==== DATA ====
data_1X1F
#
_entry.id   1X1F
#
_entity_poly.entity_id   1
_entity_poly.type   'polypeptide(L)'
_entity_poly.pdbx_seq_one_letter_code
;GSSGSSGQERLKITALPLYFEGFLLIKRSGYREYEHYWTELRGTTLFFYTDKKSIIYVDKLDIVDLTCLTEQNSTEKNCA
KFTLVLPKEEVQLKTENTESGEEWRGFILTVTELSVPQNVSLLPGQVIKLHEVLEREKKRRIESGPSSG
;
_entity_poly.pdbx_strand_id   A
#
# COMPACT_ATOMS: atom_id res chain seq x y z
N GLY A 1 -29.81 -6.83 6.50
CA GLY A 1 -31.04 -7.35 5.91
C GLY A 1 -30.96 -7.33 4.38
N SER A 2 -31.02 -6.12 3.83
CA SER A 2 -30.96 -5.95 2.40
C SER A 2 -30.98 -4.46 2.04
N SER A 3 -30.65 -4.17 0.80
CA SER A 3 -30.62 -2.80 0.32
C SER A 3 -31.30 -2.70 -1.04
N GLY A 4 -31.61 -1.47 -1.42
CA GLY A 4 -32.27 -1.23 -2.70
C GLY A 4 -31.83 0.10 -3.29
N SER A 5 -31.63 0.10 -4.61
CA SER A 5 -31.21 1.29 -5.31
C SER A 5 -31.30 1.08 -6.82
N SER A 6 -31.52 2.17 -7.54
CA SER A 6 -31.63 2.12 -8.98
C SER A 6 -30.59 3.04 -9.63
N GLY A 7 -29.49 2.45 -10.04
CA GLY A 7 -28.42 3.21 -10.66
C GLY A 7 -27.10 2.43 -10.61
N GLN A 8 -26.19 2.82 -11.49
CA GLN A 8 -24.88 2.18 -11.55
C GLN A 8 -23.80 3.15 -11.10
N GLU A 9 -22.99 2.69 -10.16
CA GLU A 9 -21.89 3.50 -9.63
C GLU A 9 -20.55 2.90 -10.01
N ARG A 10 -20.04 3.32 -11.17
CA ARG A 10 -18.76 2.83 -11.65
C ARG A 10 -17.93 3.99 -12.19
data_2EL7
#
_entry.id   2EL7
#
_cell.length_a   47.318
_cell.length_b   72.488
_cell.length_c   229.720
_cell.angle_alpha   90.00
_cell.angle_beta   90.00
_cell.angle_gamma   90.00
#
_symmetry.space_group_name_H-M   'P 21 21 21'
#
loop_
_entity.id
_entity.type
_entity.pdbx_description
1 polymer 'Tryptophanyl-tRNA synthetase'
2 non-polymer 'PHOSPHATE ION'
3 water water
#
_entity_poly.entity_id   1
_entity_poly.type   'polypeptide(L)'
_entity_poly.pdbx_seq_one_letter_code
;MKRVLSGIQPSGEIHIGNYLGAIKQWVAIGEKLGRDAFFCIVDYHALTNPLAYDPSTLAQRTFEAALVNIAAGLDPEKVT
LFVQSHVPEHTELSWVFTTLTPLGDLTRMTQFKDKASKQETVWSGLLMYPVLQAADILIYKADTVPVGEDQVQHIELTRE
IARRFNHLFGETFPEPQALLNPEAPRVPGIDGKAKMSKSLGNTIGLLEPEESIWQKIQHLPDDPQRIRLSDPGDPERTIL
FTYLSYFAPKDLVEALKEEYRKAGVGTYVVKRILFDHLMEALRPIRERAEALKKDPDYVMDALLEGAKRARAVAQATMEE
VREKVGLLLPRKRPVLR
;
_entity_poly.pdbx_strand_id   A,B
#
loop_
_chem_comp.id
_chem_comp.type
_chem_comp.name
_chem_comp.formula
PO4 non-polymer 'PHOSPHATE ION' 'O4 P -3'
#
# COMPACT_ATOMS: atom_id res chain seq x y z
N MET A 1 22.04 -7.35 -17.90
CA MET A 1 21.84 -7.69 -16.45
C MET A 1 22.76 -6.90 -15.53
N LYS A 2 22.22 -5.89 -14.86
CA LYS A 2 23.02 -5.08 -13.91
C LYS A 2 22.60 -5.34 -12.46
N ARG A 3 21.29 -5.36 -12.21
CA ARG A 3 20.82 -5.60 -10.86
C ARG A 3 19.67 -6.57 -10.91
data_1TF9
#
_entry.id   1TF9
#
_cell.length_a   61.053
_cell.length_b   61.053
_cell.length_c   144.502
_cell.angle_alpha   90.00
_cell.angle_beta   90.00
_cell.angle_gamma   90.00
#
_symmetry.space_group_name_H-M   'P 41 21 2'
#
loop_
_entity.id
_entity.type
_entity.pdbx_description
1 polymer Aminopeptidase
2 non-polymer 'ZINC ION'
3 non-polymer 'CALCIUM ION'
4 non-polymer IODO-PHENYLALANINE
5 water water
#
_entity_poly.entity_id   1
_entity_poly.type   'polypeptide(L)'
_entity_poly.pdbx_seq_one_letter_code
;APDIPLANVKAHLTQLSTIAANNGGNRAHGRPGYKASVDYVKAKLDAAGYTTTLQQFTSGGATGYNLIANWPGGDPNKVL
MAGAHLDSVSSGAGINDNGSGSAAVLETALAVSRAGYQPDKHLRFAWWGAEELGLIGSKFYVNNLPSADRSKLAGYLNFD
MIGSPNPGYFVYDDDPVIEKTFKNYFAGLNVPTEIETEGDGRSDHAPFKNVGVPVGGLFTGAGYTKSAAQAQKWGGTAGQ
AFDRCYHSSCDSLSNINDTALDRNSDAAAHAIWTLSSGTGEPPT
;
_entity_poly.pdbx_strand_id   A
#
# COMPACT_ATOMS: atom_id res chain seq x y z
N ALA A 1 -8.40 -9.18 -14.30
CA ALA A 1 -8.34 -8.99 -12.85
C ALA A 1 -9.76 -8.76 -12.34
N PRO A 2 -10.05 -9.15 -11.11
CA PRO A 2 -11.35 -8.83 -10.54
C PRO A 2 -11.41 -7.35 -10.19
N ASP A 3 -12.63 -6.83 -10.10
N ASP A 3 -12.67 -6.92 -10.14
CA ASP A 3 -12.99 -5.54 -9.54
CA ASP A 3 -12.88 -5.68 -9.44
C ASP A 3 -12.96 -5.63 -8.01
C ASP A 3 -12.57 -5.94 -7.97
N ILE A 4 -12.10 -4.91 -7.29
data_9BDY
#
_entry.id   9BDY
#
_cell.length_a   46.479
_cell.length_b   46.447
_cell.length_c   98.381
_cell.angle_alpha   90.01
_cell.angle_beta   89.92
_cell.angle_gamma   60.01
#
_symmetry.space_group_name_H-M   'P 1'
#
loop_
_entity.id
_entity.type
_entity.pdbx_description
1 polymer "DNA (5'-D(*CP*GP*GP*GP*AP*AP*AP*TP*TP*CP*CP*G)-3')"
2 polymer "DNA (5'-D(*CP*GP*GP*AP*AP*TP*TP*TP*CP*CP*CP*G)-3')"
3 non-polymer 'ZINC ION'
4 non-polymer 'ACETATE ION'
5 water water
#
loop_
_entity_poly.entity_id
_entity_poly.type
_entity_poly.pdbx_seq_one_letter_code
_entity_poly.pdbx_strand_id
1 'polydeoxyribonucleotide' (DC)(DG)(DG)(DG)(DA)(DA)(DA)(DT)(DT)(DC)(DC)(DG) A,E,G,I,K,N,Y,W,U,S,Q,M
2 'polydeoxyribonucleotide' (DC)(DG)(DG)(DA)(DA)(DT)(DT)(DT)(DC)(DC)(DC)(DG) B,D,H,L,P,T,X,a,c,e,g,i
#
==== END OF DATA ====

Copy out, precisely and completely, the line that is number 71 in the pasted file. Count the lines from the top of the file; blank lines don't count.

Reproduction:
FTYLSYFAPKDLVEALKEEYRKAGVGTYVVKRILFDHLMEALRPIRERAEALKKDPDYVMDALLEGAKRARAVAQATMEE